Alex: We're offering something that no one else is doing.  You can go down to Camden Town [London], and get a pink dye job. It won't be the same. You'll end up with a punk look, and what we do is a refined version of that. It's more fashion. Someone who might usually go to a very expensive salon can come here; we straddle the high and low worlds; that's what makes us stand out.

You've only been in business a year as Bleach, yet you have a hugely loyal and vast clientele, many of whom are notable musicians and style personalities. How did this happen?
Alex: I was already doing the hair for a number of a private clients, editors at cool magazines, stylists, that crowd. So, I had a built-in core customer base when we launched Bleach. I remember I started a tumblr and basically said, 'I've moved from my kitchen into the real world, now taking a appointments!' Within two weeks, we were booked.

Sam: We got loads of press: music, beauty, fashion. Journalists loved it, cool kids were immediately into it. She took what she was doing on shoots and put it onto the streets.

Alex: What's amazing is that though we look like a big company suddenly, it's literally just four chairs and five stylists, including me, total. We're super tiny.

Why are pop stars so obsessed with having candy colored hair right now?
Alex: I think it's something a lot of girls have always been intrigued by and dreamed about doing. You're not supposed to do that, so it's a form of rebellion. But it's become more refined, so it's slowly becoming more acceptable, which is why you see pop stars, not punks, doing it. I think people like Gwen Stefani helped make it okay for that world. The girls who wanted to do it growing up are now test driving it as adults; it's no longer than risqué, but it's still a strong statement to make.

When it comes to changing the public's perception on hair color, what carries more weight: fashion or music?
Alex: Music. It's always been the most crucial influence, I think. When musicians do something, it becomes acceptable to the mainstream in a way that fashion's influence can't quite equate on its own. Nicki Minaj's hair color will carry more weight to the average person than what they see in a fashion magazine. That's what the nine-to-five working girl will notice first, and might make her consider following suit. Of course, musicians are influenced by what fashion introduces, too. It's a giant feedback loop. But musicians are the best spokespeople.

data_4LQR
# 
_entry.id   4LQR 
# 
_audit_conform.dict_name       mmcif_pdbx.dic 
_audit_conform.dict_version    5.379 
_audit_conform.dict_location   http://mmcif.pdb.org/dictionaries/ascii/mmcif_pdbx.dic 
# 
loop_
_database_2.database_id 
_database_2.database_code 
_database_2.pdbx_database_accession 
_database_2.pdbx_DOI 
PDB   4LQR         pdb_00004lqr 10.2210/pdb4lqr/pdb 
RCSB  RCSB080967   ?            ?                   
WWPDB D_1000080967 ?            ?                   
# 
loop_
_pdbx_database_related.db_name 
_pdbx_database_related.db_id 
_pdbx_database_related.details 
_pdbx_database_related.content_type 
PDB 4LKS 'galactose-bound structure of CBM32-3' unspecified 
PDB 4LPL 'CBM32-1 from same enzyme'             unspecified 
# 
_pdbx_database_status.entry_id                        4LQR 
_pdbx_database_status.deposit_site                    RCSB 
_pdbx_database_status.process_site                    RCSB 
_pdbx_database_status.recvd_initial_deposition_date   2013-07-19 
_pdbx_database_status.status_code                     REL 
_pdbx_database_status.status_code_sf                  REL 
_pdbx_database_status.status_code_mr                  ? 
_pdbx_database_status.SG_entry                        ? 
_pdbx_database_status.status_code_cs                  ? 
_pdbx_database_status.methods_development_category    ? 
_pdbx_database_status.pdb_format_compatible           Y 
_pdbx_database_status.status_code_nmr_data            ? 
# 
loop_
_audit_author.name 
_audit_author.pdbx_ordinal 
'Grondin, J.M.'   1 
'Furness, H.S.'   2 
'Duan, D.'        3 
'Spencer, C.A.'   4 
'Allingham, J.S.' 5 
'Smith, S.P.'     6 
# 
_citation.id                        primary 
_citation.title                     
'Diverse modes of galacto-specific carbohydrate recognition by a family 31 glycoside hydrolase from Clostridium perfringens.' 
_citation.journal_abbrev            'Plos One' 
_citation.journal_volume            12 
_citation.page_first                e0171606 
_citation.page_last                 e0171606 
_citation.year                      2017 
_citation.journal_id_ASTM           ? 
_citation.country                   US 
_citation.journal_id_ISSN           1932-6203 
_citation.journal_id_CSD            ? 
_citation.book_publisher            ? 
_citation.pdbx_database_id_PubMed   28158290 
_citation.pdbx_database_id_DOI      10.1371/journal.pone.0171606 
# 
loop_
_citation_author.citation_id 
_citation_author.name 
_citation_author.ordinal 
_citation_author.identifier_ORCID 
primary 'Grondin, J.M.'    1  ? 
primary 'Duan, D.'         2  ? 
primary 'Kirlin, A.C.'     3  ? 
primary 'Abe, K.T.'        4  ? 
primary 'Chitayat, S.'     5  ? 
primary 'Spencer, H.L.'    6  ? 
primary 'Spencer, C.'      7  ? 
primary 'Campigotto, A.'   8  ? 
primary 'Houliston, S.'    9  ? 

Who were some of your own hair influences?
Alex: "Gwen, all of TLC, Beyoncé with her dip-dye in the "Bootylicious" video – the best hair ever, by the way. L7 with their bleached out, falling out style. Clarissa from Clarissa Explains It All. She didn't really dye her hair, but it looked amazing. Jem and the Holograms, everything about that show."

Have you ever turned down a request for an unusual look?
Alex: When I know it won't look good, I won't do it. If it's going to be willfully kooky or weird,  I refuse. No matter what, I want people to look pretty; I want to enhance their looks. It's important to pay attention to skin tone, too: if you have really yellow or green undertones to your skin, you have to be careful. If you have red undertones, you have to avoid blue.

In both London and New York City, I've seen a ton of Bleach knock-off looks. Do you find it flattering?
Alex: Yeah, there's loads. We like it! We love spotting girls on the street, trying to figure out if they've been in to see us or if they are mimicking the look. People tweet at us all the time, showing off their version of a Bleach job. It's always coolest when a young girl takes matters into her own hands – literally, when it comes to hair dye!

See Bleach London's Hair Styling in Florence + the Machine's "What The Water Gave Me":